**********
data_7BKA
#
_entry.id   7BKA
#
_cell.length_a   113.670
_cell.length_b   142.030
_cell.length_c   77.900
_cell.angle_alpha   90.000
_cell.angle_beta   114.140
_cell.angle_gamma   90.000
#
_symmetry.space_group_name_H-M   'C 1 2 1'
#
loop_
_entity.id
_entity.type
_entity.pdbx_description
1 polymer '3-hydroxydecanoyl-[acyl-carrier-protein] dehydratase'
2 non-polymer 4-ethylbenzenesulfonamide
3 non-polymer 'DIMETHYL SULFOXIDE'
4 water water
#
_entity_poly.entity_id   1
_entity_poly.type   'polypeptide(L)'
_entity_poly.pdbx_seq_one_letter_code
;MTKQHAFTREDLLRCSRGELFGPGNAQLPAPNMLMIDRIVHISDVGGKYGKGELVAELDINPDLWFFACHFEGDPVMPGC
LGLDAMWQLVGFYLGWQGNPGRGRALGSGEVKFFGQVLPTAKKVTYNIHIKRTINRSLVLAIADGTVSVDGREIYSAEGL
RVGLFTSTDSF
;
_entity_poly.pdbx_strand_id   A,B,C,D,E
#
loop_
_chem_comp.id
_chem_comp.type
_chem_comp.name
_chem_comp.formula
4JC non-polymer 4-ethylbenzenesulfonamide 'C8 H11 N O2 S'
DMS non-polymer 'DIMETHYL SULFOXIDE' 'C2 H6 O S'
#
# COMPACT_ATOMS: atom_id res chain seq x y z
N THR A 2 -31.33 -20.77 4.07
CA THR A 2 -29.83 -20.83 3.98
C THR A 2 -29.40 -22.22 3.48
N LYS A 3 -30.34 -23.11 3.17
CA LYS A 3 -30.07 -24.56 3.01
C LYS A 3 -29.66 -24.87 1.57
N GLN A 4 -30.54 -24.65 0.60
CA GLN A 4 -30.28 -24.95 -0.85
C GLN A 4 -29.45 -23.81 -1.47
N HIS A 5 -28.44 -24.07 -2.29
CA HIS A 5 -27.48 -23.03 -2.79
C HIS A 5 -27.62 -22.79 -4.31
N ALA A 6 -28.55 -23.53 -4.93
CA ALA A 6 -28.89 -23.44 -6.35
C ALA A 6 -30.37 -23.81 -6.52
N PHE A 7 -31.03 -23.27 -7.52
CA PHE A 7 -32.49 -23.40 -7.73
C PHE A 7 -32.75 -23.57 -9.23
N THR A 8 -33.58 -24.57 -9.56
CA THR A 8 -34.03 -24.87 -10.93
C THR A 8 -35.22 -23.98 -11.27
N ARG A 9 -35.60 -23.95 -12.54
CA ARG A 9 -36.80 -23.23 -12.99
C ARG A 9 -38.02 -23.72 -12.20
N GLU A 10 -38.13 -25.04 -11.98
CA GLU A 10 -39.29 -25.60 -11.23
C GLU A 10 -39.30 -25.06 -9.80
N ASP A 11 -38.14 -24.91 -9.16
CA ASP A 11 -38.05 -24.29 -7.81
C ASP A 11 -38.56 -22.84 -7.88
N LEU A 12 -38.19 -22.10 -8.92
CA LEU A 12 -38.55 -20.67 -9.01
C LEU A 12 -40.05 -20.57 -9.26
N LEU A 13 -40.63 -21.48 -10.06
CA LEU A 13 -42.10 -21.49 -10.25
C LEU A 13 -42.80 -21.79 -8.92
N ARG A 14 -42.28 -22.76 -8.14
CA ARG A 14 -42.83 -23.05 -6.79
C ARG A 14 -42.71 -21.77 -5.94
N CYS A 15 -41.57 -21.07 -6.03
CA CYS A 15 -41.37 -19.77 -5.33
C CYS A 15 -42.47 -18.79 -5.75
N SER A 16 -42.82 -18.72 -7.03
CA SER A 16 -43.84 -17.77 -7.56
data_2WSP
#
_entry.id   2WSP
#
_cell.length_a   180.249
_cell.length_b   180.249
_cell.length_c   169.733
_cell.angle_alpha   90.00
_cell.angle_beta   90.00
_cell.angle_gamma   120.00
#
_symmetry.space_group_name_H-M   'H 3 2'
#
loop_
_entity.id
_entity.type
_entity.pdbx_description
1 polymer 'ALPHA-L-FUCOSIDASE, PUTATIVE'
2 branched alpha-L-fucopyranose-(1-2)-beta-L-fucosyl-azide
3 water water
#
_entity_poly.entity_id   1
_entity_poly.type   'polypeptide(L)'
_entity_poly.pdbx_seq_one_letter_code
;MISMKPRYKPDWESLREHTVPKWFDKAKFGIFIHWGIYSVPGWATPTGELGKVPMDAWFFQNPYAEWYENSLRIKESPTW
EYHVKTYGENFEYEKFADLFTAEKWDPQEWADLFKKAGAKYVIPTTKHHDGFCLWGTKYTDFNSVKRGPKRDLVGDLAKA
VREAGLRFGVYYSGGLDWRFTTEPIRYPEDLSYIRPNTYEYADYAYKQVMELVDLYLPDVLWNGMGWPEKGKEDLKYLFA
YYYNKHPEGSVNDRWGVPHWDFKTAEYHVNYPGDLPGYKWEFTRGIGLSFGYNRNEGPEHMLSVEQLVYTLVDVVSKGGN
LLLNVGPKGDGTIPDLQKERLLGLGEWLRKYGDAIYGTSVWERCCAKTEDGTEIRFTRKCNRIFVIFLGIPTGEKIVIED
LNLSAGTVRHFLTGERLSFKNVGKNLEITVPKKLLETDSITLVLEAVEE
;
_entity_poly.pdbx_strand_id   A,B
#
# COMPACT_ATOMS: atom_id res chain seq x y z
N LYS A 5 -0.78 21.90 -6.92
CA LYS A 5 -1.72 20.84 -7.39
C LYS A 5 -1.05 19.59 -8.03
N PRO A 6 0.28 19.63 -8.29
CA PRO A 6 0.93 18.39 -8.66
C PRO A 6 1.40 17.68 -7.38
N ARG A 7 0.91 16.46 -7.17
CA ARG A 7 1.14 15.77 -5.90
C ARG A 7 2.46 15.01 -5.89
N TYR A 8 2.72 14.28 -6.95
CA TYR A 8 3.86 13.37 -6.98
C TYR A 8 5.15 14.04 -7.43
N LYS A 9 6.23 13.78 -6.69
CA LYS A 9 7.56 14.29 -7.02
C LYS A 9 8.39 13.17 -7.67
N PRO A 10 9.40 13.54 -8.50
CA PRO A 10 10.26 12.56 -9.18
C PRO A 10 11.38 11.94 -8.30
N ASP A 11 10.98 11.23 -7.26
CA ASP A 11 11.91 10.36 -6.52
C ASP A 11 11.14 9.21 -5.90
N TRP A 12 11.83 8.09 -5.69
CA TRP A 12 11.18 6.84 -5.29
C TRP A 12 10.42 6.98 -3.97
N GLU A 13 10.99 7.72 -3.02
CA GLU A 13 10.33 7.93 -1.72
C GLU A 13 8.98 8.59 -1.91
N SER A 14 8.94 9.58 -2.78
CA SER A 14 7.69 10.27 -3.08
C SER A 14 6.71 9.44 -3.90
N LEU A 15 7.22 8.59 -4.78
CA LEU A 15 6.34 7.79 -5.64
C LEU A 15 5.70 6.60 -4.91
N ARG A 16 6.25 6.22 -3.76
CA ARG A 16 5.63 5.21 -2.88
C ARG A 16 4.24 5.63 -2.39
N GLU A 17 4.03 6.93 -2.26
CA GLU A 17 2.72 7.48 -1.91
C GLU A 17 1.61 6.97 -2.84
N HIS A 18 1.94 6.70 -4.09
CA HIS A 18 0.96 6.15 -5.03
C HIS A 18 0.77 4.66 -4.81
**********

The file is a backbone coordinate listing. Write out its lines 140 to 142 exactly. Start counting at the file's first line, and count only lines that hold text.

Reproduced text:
N TRP A 12 11.83 8.09 -5.69
CA TRP A 12 11.18 6.84 -5.29
C TRP A 12 10.42 6.98 -3.97